MB&F / August 2015 newsletter
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HM5 CarbonMacrolon

Dear Friends,

I hope you are enjoying your summer – may this newsletter find you in pleasant and relaxed surroundings, wherever you are!

On our side, I must say the first half of our 10th Anniversary year has been just insanely busy… During this (slightly) quieter month of August, I finally found a moment to put together this new edition of our newsletter – and in an attempt to catch up with our intense launch calendar, I’ve included news about two of our recent timepieces. For good balance, an unconventional Horological Machine and our most classic Legacy Machine


“Final Edition”: granted, those two words sound a bit solemn… But for good reason: they mark the last chapter of our longest-standing, most diverse and prolific family to-date, Horological Machine No.3. Launched in 2009, that family has seen no less than 19 different variations, ranging from the original HM3s and the second-generation MEGAWINDs, to the owl-shaped JWLRYMACHINE created with Boucheron, through the various FROG variants, all the way to Stepan Sarpaneva and his MoonMachine iterations. Definitely a record at MB&F! – check out this short video to see most of them.

For this MegaWind Final Edition, we decided to play with what might be the ultimate in contrast: light and darkness. The 18K gold case has been covered by black PVD, giving this HM3 a very dark side… but offer it some light, and the timepiece comes to life: the hour and minute markers on the distinctive revolving cones light up thanks to the brightest, purest, most powerful Super-LumiNova on the market: GL C3 Grade A.

By the way, applying the Super-LumiNova is no easy task. It takes the skilled hands of an exceptional artisan to manually coat all those numbers and indices, one by one… Apply too much lume and the numbers will look sloppy; apply too little and they won’t shine bright. And as you can imagine, it would be much easier to work on the flat surface of a conventional 2-dimensional dial – not the paper-thin, slanted sides of MegaWind’s hour and minute cones!

For a bit of added kinetic fun, the oversized rotor of the MegaWind Final Edition creates a stroboscopic effect when it spins, hiding and revealing a band of the same high-power Super-LumiNova positioned just underneath. I’ve often said MB&F is as much my biography as my psychotherapy… Could this be something resurfacing from my disco years?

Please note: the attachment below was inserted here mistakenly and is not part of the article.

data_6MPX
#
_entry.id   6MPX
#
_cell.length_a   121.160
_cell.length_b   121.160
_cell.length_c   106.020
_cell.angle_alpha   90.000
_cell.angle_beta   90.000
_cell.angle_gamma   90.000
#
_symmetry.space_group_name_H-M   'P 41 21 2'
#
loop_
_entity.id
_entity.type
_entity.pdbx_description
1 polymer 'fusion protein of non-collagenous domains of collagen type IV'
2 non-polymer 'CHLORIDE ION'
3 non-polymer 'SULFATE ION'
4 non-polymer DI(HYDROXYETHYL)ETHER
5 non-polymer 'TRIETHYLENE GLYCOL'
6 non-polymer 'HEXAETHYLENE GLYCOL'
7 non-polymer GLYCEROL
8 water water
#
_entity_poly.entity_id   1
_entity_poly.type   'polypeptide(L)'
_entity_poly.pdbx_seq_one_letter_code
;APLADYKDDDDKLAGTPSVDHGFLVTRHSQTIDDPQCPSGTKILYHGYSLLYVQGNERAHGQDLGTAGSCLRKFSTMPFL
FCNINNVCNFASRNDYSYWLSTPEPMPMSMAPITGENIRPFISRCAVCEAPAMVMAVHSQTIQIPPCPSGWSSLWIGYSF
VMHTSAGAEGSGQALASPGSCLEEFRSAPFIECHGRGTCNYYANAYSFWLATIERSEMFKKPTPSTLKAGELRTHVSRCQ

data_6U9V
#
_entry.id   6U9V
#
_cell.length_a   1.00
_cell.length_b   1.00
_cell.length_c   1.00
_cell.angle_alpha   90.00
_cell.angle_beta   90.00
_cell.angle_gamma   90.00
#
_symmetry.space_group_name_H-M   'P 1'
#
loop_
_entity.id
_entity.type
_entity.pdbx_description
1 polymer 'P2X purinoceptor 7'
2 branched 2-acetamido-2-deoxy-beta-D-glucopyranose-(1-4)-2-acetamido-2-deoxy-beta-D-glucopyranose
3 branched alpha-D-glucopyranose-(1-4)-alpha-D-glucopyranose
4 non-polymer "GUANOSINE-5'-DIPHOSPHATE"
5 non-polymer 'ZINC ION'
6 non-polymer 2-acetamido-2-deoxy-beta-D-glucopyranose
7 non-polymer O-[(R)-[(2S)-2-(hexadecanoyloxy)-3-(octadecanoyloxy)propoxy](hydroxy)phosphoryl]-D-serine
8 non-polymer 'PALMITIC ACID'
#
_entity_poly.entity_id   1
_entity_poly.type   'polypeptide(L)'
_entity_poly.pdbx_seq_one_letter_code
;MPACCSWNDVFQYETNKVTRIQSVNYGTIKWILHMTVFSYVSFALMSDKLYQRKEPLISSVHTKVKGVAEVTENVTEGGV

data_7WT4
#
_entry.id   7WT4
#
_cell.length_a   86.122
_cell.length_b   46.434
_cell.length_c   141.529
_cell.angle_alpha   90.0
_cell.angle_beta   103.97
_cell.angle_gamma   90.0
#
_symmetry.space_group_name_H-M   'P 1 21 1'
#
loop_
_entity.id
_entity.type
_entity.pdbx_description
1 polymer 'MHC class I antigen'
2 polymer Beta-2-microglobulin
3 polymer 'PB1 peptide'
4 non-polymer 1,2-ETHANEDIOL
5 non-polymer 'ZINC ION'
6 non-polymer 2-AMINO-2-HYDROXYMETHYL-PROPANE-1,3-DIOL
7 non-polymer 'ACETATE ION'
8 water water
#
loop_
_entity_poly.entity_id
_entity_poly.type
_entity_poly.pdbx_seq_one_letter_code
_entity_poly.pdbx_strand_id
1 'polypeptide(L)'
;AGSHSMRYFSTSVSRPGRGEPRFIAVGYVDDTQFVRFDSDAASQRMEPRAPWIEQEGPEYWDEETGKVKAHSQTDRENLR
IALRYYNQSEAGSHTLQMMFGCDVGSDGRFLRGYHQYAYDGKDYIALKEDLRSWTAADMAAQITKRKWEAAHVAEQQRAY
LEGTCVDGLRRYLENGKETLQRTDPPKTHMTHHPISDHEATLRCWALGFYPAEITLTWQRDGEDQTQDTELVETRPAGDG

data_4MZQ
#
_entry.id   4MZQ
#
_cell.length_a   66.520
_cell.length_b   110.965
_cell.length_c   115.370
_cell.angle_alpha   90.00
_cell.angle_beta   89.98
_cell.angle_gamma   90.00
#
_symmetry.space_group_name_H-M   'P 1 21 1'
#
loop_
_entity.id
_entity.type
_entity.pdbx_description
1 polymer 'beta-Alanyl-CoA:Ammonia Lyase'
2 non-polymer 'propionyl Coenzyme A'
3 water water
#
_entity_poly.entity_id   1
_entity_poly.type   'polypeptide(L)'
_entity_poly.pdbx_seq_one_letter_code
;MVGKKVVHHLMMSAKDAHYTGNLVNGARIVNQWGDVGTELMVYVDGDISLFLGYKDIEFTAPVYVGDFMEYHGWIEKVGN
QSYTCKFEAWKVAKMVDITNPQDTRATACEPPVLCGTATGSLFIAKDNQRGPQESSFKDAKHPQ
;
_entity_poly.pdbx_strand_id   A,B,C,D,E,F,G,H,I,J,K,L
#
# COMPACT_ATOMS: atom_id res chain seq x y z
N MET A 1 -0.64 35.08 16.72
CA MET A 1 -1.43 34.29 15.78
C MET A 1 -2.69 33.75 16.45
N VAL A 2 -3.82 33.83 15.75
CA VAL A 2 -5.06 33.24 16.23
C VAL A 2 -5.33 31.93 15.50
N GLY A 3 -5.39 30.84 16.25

MegaWind Final Edition is a limited series of 25 pieces. The last HM3s ever! You’ll find all the details on our website.


You may remember: when we introduced the first Legacy Machine 101 last year, we said it was the purest, most essential expression of mechanical watchmaking we could conceive. The LM101 “captured the essence” in a classic 40mm case, by focusing on just three essential elements: the balance wheel, a power reserve indicator, and – yes – the time.

This year we decided to go a step further on our classic watchmaking trip, with the LM101 ‘Frost’ limited editions. ‘Frost’ because their dials have been frosted – a very traditional finishing technique which goes back to the 18th century, called “grenage” or “grainage” in French. At the time, there was a functional reason for frosting: pocket watch cases were absolutely not water-resistant, meaning humidity could easily reach the movements inside. To protect those precious movements against oxidation, plates and bridges were treated with a mix of acid and fire, making them more resistant – and giving them a silvery, “frosted” look.